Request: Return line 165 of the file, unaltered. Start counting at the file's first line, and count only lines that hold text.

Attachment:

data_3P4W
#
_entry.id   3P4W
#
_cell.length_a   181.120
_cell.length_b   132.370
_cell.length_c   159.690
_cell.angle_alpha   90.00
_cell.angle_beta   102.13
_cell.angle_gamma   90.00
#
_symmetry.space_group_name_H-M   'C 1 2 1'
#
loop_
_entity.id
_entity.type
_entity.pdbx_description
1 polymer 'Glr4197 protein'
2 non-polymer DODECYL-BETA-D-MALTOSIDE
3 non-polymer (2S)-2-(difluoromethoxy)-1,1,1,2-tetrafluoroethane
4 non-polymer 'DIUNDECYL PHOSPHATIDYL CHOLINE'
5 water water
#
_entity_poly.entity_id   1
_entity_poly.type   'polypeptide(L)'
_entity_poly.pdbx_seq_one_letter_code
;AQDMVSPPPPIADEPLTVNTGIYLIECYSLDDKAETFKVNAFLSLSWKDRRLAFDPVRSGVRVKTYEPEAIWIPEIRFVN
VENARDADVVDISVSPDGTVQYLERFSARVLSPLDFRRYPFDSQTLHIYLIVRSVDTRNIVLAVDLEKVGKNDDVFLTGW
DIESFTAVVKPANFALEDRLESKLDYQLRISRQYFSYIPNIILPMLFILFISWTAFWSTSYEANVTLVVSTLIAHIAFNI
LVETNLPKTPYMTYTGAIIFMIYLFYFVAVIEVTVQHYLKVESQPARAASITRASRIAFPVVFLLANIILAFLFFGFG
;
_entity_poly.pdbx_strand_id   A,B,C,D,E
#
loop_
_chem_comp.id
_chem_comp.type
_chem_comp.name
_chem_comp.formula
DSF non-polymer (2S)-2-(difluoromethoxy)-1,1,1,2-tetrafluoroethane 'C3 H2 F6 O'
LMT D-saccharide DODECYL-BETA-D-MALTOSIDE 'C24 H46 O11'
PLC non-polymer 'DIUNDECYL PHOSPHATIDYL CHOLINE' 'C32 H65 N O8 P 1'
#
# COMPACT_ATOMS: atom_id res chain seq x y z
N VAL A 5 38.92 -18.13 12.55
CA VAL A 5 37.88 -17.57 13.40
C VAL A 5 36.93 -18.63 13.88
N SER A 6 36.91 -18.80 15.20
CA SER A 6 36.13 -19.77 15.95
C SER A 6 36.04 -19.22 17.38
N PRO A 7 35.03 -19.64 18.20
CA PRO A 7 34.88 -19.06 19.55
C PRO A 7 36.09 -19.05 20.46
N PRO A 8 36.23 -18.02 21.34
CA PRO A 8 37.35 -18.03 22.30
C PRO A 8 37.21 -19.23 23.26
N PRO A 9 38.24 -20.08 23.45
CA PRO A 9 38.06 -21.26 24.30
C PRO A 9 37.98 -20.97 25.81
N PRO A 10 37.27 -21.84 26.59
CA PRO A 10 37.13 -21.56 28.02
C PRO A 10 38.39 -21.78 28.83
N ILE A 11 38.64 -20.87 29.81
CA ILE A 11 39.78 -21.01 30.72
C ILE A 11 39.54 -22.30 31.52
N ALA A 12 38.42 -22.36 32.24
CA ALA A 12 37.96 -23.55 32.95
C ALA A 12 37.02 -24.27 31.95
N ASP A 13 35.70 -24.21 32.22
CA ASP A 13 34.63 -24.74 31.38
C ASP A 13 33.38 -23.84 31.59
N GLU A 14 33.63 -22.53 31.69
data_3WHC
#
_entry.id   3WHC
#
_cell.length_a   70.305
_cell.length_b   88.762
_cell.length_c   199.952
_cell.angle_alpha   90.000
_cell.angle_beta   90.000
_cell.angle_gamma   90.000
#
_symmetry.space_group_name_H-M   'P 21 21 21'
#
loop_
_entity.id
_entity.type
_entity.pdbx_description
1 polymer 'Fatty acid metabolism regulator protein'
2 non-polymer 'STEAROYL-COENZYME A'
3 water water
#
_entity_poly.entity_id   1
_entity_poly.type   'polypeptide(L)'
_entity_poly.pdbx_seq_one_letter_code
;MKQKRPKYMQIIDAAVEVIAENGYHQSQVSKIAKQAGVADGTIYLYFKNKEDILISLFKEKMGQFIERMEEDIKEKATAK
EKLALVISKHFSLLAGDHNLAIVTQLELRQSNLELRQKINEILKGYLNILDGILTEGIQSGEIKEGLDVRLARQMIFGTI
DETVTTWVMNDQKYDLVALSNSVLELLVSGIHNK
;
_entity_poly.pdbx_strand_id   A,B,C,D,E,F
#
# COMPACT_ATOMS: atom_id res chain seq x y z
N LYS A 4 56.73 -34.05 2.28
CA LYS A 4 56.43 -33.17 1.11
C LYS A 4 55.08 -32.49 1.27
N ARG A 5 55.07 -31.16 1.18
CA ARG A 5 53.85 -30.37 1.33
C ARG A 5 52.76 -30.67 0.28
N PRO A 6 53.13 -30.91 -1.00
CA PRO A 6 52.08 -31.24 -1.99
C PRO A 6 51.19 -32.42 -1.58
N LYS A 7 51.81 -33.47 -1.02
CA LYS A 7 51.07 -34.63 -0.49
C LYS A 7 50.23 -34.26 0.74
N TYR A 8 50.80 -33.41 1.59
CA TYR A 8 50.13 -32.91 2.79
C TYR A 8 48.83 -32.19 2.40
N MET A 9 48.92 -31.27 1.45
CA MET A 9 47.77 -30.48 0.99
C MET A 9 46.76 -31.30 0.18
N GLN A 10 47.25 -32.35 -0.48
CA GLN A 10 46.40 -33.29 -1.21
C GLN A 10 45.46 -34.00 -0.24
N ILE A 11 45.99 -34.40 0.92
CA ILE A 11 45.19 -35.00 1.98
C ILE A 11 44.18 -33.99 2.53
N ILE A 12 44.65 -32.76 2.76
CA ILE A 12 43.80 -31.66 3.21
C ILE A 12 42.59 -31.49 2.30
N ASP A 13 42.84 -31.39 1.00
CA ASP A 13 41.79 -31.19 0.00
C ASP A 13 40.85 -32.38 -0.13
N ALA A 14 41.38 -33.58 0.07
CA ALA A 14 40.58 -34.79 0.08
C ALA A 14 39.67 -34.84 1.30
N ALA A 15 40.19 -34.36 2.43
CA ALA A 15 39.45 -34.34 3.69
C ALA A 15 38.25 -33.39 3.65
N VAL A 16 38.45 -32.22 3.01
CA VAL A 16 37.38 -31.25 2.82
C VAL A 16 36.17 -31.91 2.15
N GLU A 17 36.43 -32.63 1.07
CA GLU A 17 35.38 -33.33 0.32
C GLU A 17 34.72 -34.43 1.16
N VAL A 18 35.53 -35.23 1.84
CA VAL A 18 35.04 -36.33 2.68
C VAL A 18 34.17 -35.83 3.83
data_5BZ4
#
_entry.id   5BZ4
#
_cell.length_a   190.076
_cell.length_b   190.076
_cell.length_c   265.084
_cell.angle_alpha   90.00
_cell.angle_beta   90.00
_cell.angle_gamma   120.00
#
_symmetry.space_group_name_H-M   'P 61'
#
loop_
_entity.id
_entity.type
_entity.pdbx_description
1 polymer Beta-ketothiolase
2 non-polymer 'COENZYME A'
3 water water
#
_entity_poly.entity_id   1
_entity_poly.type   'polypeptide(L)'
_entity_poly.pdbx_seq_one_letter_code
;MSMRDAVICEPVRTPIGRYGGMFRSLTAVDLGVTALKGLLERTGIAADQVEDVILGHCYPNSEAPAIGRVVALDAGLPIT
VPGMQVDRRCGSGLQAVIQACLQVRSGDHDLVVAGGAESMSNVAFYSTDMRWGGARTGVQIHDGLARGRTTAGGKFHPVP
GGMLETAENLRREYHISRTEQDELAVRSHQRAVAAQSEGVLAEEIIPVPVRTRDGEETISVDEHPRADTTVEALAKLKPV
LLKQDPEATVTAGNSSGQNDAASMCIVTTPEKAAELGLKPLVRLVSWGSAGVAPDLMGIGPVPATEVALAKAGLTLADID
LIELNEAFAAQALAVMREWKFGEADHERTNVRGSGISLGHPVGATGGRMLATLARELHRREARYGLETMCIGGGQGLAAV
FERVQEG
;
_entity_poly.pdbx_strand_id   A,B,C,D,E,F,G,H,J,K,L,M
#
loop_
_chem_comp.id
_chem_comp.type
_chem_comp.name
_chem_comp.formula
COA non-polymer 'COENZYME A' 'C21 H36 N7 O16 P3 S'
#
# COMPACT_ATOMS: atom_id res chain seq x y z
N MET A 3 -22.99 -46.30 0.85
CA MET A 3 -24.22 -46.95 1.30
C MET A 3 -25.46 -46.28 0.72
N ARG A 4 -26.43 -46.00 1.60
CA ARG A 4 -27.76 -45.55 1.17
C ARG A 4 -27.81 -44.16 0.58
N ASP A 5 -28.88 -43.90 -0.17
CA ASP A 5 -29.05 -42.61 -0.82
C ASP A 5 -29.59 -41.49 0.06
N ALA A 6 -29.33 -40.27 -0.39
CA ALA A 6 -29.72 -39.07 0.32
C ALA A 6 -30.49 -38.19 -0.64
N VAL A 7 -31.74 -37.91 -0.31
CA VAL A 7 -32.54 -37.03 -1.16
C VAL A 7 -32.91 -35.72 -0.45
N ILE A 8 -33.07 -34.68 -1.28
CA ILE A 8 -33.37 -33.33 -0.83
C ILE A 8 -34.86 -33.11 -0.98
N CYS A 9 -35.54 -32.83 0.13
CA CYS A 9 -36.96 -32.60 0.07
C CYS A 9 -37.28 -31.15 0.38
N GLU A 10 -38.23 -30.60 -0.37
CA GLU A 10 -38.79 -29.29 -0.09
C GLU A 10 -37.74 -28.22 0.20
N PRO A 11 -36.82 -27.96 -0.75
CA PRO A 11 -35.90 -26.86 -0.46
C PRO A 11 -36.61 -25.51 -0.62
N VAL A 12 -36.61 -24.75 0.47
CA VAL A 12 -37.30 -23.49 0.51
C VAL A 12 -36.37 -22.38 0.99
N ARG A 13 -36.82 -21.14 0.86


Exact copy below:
1 polymer Beta-ketothiolase